There has been a LOT of ‘Just watch Cameron cry crocodile tears when Mandela dies, Cameron went there under apartheid, the Tories (some of them) thought Mandela should hang etc etc’ in the ether of late.
Regular readers will know that I have, shall we say, an ambivalent attitude at best towards this PM and the party he leads. However:
To deny the possibility that Cameron could have changed his mind in good faith, especially in the context of the undoubted moral complexity of Mandela’s own decision-making not only displays a kind of vindictiveness that Mandela himself rejected, but arguably misses by a mile the entire point of what makes Mandela so revered.
Mandela is held in such esteem not because all South Africans think he was always right, or because his undoubted suffering and courage somehow enabled him to transcend the human condition but because by overcoming the bitterness and anger within himself, he gave South Africans the chance to at least try to do the same.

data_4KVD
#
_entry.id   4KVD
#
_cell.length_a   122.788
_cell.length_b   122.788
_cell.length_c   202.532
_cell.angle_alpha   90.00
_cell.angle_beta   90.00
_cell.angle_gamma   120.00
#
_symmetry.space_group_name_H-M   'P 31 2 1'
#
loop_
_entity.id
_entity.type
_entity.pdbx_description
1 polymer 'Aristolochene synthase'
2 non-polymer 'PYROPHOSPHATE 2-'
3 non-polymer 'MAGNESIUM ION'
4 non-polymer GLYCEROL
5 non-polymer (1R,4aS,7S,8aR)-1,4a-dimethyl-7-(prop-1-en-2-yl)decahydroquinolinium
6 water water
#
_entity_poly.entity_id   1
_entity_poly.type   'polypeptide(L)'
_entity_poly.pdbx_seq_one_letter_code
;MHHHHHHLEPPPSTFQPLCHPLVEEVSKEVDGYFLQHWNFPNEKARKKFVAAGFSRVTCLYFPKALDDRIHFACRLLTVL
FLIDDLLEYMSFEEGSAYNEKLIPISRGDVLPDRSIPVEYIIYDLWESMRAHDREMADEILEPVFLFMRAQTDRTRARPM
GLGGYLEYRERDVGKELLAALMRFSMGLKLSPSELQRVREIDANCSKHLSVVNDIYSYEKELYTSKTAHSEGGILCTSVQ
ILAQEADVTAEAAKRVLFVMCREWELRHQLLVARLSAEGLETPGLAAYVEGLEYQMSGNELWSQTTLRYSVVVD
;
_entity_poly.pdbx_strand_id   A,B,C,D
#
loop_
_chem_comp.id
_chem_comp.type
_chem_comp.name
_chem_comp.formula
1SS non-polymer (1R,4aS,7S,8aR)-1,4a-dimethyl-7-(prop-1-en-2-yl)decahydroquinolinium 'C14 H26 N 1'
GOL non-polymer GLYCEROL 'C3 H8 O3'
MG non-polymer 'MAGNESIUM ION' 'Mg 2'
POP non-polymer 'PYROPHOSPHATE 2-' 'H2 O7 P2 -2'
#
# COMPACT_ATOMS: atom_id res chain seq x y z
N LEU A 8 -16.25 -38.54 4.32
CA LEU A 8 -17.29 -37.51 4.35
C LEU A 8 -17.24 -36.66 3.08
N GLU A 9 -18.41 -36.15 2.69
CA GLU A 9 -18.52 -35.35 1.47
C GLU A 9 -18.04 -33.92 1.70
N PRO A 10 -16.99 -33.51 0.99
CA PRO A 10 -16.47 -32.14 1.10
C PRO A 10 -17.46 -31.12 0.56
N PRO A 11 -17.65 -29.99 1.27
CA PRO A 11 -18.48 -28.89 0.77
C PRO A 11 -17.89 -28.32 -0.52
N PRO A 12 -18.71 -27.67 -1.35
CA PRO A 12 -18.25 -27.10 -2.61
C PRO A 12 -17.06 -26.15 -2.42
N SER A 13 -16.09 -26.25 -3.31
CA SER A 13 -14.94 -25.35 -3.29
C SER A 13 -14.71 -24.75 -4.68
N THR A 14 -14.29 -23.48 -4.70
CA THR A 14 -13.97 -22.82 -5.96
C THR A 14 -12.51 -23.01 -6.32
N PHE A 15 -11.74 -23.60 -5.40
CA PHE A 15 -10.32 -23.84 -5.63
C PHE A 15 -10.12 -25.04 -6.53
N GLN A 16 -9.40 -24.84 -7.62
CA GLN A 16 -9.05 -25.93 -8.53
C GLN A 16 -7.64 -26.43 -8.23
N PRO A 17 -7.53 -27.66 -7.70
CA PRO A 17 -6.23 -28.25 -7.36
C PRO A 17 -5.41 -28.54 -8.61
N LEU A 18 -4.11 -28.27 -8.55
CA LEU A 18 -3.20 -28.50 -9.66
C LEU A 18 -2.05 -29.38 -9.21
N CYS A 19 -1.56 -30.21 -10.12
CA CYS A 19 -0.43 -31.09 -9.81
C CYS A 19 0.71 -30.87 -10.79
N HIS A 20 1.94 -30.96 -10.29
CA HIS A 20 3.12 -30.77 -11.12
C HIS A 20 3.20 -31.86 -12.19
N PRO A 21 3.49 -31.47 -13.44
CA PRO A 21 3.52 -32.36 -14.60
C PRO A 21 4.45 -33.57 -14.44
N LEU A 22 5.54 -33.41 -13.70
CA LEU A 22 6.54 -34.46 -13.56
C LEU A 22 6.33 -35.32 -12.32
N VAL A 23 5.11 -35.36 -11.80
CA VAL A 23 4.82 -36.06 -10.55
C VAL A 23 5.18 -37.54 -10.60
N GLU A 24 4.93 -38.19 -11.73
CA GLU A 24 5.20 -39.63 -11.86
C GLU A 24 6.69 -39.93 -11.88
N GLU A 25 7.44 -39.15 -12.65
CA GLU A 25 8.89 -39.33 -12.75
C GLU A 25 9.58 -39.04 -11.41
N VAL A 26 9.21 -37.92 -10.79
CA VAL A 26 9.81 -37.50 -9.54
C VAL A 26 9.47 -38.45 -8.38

Yes, Cameron was wrong. Yes, the Tories were (and some still are) wrong about apartheid, and the Thatcher government’s engagement with the apartheid state. It goes without saying, I hope, that apartheid was a great blot on our collective human conscience, and its end was well-overdue. But to sneer at Cameron’s change of heart and to cast his motives in the worst possible light is mean-minded at best, deeply hypocritical at worst, representing as it does the response Mandela so magnificently avoided..
Much has been said and will be said about Mandela’s status as a beacon of light, of his embodying the best of us. If we want to pay tribute to his wonderful humanity we could do a whole lot worse than follow his mighty-hearted example; and that means doing so even when that involves overcoming our own prejudices, as hard as that may be.